Banks, meanwhile, was busy showing the fans a good time. After fouling on his second jump, he leaped a 1982 world best of 56'11½", and then went 55'6¼", 55'10½" and 55', an excellent series even for the peak of the track season, to say nothing about the peak of the exam season. Consider that last year no other American triple-jumper surpassed 56'4" and that only three others went beyond 55'3¾". Throughout the afternoon, too, Banks was so effective a cheerleader that spectators fell into rhythmic clapping for everyone from long-jumpers to two-milers. Banks even had McTear talking about a possible change of events. "I'm thinking of consulting Mr. Banks on the jumping techniques," said McTear. "I believe he might be able to do something for me."
Lewis had already done something for himself last weekend before arriving in Los Angeles. At the California Relays on Saturday in Modesto, he had run the 100 meters in 10.00 to equal both his lifetime best and the fastest 100 ever at sea level. "I was shocked," he said. "Well, not shocked, I'm never shocked at my performances anymore, but...surprised. I didn't react as well as I should have at the start. I thought it would be 10-oh-something." Lewis had been training mainly for the long jump in recent weeks, and the only sign he'd shown of increased running speed had been the need to lengthen his jumping approach from 147 feet and 21 strides to 163 feet and 23 strides.
Lewis had decided to pass up the sprints at UCLA—he's thinking about running the 100 and the 200 and long-jumping in the 1984 Olympics—so he could concentrate on his jumping. This would be his first outdoor meet using his lengthened approach. But after his first effort, a foul, Lewis was having doubts. "Ooooh, I'm doing bad today," he said, shaking his head as he walked back to the head of the runway. Instead of jumping, perhaps he should have gone after Jim Hines's 100-meter world record of 9.95, set at the 1968 Mexico City Olympics, while his sprint technique was obviously sharp.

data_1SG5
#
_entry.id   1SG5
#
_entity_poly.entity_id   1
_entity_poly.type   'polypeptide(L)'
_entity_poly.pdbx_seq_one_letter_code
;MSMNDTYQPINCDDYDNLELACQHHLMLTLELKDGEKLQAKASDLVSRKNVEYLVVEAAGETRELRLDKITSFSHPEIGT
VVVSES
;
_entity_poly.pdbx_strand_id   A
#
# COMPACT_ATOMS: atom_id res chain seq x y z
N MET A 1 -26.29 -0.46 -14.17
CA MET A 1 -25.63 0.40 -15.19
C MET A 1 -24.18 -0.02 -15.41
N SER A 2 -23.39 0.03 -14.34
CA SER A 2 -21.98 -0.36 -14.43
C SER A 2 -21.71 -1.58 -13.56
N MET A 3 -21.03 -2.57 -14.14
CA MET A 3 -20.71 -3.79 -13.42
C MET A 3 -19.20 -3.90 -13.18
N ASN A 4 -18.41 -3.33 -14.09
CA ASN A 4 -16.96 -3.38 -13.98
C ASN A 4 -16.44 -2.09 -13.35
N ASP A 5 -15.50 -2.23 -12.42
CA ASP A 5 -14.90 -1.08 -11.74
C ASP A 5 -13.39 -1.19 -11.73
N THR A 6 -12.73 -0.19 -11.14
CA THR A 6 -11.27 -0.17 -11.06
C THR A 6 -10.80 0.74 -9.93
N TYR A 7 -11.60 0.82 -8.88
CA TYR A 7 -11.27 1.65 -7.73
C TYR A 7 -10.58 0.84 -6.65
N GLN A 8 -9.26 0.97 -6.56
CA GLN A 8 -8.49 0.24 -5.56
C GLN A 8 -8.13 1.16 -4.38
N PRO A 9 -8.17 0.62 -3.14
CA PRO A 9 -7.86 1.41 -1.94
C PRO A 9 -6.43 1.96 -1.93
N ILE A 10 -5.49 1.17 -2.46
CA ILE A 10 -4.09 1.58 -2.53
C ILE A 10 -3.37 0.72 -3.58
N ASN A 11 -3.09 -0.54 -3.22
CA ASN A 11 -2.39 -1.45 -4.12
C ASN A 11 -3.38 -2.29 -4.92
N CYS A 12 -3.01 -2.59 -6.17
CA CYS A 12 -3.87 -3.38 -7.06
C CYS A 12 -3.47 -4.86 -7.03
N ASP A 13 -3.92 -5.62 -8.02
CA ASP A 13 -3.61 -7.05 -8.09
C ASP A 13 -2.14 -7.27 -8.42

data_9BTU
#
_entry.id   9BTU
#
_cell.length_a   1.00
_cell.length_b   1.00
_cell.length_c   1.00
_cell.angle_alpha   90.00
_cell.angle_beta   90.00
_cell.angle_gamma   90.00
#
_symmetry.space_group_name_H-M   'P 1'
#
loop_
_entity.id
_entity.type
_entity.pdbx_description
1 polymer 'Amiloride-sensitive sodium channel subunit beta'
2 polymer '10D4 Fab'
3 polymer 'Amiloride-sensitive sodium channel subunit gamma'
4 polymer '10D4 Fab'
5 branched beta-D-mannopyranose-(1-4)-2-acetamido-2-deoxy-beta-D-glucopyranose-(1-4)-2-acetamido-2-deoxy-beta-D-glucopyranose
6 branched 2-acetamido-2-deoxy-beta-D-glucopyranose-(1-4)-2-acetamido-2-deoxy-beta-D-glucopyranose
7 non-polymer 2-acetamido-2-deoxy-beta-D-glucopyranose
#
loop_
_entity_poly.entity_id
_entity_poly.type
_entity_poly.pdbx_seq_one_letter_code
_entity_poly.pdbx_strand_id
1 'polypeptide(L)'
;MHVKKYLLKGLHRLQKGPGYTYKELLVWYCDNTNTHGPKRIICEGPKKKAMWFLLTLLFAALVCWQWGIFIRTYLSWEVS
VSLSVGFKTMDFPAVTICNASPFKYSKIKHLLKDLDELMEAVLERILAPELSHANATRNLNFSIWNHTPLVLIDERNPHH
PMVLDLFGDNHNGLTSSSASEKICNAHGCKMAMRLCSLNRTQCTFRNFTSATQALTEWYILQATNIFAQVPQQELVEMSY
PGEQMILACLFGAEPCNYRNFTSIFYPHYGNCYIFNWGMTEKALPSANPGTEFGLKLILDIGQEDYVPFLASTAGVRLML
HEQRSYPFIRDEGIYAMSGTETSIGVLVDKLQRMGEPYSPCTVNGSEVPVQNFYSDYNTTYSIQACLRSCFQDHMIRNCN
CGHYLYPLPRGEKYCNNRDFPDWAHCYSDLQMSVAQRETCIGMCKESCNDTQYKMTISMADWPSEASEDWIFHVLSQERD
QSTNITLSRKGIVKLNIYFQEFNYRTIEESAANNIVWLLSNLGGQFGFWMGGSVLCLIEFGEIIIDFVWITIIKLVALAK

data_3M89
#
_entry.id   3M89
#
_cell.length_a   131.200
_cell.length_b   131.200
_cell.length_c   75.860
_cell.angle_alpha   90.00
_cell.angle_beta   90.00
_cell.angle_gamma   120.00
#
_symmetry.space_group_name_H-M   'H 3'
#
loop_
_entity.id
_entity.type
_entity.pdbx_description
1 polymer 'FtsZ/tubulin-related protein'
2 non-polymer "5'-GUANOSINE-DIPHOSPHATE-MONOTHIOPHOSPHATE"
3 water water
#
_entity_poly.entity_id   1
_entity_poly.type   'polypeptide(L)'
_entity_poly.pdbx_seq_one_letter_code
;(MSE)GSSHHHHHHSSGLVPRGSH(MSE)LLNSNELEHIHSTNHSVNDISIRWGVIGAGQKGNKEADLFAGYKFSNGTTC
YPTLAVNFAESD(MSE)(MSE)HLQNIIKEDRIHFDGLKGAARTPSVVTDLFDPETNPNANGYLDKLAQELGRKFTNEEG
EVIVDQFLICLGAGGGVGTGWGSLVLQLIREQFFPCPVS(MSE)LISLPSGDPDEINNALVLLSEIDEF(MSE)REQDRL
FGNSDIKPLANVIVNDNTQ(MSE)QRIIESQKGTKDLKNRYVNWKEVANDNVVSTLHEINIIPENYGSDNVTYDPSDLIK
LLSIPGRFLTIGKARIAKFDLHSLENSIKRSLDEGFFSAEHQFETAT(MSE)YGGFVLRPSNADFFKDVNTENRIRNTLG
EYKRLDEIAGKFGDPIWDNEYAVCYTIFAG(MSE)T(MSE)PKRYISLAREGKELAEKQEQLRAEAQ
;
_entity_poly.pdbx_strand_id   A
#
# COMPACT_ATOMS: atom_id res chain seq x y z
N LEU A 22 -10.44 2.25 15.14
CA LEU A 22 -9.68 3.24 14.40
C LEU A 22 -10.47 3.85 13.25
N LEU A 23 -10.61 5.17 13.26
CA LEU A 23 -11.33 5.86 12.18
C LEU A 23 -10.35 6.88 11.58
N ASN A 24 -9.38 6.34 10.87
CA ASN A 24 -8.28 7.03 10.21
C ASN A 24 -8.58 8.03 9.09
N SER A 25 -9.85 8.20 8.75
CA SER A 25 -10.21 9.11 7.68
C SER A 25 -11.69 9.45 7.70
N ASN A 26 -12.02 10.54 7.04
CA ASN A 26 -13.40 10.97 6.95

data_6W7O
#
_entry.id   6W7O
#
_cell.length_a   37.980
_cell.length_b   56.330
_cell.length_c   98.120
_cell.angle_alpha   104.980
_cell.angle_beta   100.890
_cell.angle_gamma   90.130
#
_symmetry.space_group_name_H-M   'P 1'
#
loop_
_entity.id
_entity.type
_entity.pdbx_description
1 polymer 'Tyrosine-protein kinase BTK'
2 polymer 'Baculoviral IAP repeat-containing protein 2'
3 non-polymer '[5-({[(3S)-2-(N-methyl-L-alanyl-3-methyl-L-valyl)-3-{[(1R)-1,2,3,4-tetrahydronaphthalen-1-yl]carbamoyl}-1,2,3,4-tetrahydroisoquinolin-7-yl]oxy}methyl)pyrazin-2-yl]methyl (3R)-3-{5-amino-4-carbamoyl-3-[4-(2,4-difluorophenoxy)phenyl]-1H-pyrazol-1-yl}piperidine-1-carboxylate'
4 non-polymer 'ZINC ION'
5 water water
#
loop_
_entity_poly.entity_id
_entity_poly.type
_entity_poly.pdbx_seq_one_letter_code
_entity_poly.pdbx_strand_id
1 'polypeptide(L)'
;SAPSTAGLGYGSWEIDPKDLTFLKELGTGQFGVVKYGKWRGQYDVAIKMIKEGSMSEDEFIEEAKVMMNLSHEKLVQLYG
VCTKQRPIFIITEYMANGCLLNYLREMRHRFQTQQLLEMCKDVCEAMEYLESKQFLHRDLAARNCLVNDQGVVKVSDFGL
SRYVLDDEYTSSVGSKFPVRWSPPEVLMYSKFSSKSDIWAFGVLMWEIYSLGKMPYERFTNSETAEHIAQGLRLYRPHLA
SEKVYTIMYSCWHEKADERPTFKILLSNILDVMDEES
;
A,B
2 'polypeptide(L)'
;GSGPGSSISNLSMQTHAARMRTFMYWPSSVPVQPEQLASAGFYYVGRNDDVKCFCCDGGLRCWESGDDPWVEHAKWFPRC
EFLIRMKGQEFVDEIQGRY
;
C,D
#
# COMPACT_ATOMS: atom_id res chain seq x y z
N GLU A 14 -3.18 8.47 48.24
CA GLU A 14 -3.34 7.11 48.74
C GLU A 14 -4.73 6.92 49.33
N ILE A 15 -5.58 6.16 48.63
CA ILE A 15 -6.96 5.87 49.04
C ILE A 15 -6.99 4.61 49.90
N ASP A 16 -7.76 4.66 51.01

Perhaps not. On his second attempt, Lewis abruptly ended his bad day. With a tailwind of only 0.5 meters per second, safely under the legal limit of 2.0 mps, he soared 28'3" before kicking up a cloud of sand near the far right corner of the pit. He came up nodding his head, as if to say yes, that's better. It had merely been the third-longest jump in history, behind Bob Beamon's 29'2½" world record and and a mere half-inch behind Lewis' own 28'3½" at last June's TAC meet. Lewis was satisfied with his new run-up but found fault with his technique after takeoff. He couldn't understand why he had sailed to the right. "A mystery," he would call it. Yet even though he veered off on the same heading on his next two jumps, they carried him 27'8¾" and 28'3" again. No one had ever jumped 28 feet twice in one day. "I want to make 28 a typical day," Lewis said, and, indeed, over his fourth, fifth and six leaps, Lewis had averaged more than 28 feet.
After fouling on his fifth attempt, Lewis prepared for his sixth and final try. He has gained six pounds on his 6'2" frame in the last year—"all strength," he says—and 25 since going to Houston as a 150-pound freshman; he no longer appears so fragile and light-stepping on his run-up. Now he charges down the runway, arms churning powerfully.
On his last jump Lewis barreled down the right side of the runway. He again drifted to the right, but he also soared so far that he skinned his knee on the back wall of the pit upon landing. At once a roar went up from the crowd—as did a red flag in the hand of an official standing by the takeoff board. Lewis had fouled by less than an inch. A moment later came the stunning P.A. announcement: "The approximation on Carl Lewis' last jump...28 feet, 10 inches." That was achieved with a negligible following wind. "Today proved that wind isn't an important factor, but, more important, altitude isn't either," said Lewis, referring to his pursuit of Beamon's high-altitude, "untouchable" record set in Mexico City in 1968. As Banks might say, the case has been made; Lewis' pursuit of the 100 and long-jump records—two of the oldest in track and field—can no longer be called quixotic.